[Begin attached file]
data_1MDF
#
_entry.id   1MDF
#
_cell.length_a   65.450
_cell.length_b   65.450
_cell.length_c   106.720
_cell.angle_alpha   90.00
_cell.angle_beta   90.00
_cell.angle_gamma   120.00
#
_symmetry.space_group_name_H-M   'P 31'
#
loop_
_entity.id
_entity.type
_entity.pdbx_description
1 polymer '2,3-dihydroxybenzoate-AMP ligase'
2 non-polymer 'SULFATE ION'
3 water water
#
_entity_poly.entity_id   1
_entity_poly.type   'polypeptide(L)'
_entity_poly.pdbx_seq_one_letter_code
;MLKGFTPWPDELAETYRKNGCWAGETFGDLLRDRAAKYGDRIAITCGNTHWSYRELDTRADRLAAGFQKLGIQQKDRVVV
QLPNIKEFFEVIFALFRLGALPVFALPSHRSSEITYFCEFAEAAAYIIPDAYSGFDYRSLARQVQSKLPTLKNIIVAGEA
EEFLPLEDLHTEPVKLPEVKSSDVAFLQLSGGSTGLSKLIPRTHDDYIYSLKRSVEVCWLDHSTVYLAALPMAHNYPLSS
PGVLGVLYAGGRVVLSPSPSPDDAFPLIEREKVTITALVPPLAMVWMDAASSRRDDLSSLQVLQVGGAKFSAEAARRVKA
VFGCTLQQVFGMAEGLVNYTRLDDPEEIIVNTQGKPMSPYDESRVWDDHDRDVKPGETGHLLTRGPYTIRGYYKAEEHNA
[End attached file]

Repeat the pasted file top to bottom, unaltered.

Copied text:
data_1MDF
#
_entry.id   1MDF
#
_cell.length_a   65.450
_cell.length_b   65.450
_cell.length_c   106.720
_cell.angle_alpha   90.00
_cell.angle_beta   90.00
_cell.angle_gamma   120.00
#
_symmetry.space_group_name_H-M   'P 31'
#
loop_
_entity.id
_entity.type
_entity.pdbx_description
1 polymer '2,3-dihydroxybenzoate-AMP ligase'
2 non-polymer 'SULFATE ION'
3 water water
#
_entity_poly.entity_id   1
_entity_poly.type   'polypeptide(L)'
_entity_poly.pdbx_seq_one_letter_code
;MLKGFTPWPDELAETYRKNGCWAGETFGDLLRDRAAKYGDRIAITCGNTHWSYRELDTRADRLAAGFQKLGIQQKDRVVV
QLPNIKEFFEVIFALFRLGALPVFALPSHRSSEITYFCEFAEAAAYIIPDAYSGFDYRSLARQVQSKLPTLKNIIVAGEA
EEFLPLEDLHTEPVKLPEVKSSDVAFLQLSGGSTGLSKLIPRTHDDYIYSLKRSVEVCWLDHSTVYLAALPMAHNYPLSS
PGVLGVLYAGGRVVLSPSPSPDDAFPLIEREKVTITALVPPLAMVWMDAASSRRDDLSSLQVLQVGGAKFSAEAARRVKA
VFGCTLQQVFGMAEGLVNYTRLDDPEEIIVNTQGKPMSPYDESRVWDDHDRDVKPGETGHLLTRGPYTIRGYYKAEEHNA